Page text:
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Nonfiction in Brief

MARGARET OF YORK Duchess of Burgundy 1446-1503 by Christine Weightman (St. Martin's Press: $35; 244 pp.)

August 20, 1989|SONJA BOLLE

In this beautifully illustrated life of Margaret of York, Christine Weightman takes the reader through the labyrinth of kinship and politics that linked the royal line of York in England with the ruling families of Burgundy and the Hapsburgs--all of whom were aligned at various times against the rulers of France.

According to Weightman, Margaret of York has not received the serious treatment she deserves from historians, in part because she is known primarily for her subversive efforts to restore the House of York to the English throne. Weightman contends that Margaret also contributed substantially to English interests. Her marriage to Charles the Bold of Burgundy furthered political aims of the British by keeping the Burgundian provinces hostile to the French. Margaret acted as a unifying force in her husband's northern provinces; her support of Maximilian (who married her stepdaughter, Mary) established Hapsburg presence in the Low Countries, thereby thwarting the efforts of King Louis XI of France. Because of Margaret's deft handling of Maximilian, France would have to wait until the 18th Century to annex the Low Countries.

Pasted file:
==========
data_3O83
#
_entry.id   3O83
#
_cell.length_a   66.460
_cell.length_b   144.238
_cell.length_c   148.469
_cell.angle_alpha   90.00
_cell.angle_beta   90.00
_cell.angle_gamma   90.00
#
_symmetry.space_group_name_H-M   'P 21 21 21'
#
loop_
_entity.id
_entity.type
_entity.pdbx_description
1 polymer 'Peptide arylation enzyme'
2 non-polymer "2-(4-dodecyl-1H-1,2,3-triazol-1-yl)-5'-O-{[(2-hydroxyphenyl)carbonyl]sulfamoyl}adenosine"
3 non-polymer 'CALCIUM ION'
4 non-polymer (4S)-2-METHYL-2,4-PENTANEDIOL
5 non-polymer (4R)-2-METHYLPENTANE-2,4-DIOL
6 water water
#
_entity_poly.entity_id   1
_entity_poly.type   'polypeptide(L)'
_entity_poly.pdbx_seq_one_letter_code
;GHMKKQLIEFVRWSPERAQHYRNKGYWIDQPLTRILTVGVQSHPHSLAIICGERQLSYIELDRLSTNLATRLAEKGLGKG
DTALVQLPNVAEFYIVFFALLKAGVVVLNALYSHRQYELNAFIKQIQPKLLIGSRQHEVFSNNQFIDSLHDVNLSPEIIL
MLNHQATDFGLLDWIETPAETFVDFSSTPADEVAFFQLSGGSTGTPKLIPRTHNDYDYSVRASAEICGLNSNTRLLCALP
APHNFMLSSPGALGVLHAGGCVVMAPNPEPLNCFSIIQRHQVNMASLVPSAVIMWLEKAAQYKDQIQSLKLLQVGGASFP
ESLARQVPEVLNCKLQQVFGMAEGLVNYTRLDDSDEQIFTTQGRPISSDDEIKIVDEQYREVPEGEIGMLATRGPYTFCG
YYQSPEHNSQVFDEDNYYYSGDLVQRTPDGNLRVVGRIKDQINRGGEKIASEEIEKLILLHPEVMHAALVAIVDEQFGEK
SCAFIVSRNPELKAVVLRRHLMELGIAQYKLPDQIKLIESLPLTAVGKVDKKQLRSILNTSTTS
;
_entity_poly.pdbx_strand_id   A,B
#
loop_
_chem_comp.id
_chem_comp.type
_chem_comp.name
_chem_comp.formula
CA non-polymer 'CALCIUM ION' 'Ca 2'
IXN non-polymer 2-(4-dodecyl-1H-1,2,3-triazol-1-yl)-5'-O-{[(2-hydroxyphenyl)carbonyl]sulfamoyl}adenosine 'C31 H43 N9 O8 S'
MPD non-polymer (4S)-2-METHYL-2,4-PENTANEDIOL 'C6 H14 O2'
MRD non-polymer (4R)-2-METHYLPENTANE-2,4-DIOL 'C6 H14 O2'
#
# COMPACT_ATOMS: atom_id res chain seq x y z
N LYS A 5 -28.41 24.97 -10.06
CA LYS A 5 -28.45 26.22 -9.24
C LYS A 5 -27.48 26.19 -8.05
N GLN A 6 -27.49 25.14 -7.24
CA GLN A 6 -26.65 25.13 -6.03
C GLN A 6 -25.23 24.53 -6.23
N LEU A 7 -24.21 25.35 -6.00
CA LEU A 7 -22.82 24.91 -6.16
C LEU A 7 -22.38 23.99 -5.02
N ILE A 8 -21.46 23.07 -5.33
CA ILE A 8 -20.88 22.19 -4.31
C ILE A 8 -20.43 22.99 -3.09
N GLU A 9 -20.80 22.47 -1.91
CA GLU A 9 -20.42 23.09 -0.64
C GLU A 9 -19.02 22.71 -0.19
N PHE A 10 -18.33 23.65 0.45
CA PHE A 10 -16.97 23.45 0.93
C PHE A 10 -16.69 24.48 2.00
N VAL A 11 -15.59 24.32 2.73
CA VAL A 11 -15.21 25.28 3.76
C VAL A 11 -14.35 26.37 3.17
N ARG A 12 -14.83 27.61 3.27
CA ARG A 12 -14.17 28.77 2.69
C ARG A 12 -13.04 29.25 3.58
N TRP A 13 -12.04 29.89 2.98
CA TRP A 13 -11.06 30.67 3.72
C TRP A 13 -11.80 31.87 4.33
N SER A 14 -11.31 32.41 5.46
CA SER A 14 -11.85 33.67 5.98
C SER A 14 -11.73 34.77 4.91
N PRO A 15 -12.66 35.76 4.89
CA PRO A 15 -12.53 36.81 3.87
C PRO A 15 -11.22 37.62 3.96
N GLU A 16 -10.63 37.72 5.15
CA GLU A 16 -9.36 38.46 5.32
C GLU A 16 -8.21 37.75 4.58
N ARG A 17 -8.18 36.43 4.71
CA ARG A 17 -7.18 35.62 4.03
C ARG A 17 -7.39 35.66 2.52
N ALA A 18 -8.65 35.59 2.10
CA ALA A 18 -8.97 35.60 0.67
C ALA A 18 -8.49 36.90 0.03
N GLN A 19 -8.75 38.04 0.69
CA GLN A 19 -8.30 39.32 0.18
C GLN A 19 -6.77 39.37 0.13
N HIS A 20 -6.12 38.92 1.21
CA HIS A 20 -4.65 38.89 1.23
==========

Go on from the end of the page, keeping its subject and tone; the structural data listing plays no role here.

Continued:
Sister of Edward IV and Richard III, Margaret was married in a celebration of such pomp and extravagance as to outshine all other Burgundian--and most royal European--weddings. The result of two years of negotiations between the English and the Burgundians, the festivities included ingenious mechanical devices such as a 41-foot tower inhabited by monkeys, wolves and dancing bears, as well as a display of 32 rooms' worth of the tapestries for which Burgundy (which then included Flanders) is so famous.

The splendid tale this book has to tell is ill served by Weightman's dry prose, but the illustrations tell much of the story through the hands of such masters as Hans Memling, Petrus Christus and Roger van der Weyden. Margaret was allied with, related to, or personal enemy of all the most significant portrait subjects of her time, and the selection of illustration does justice to this period of great flowering in Flemish art.

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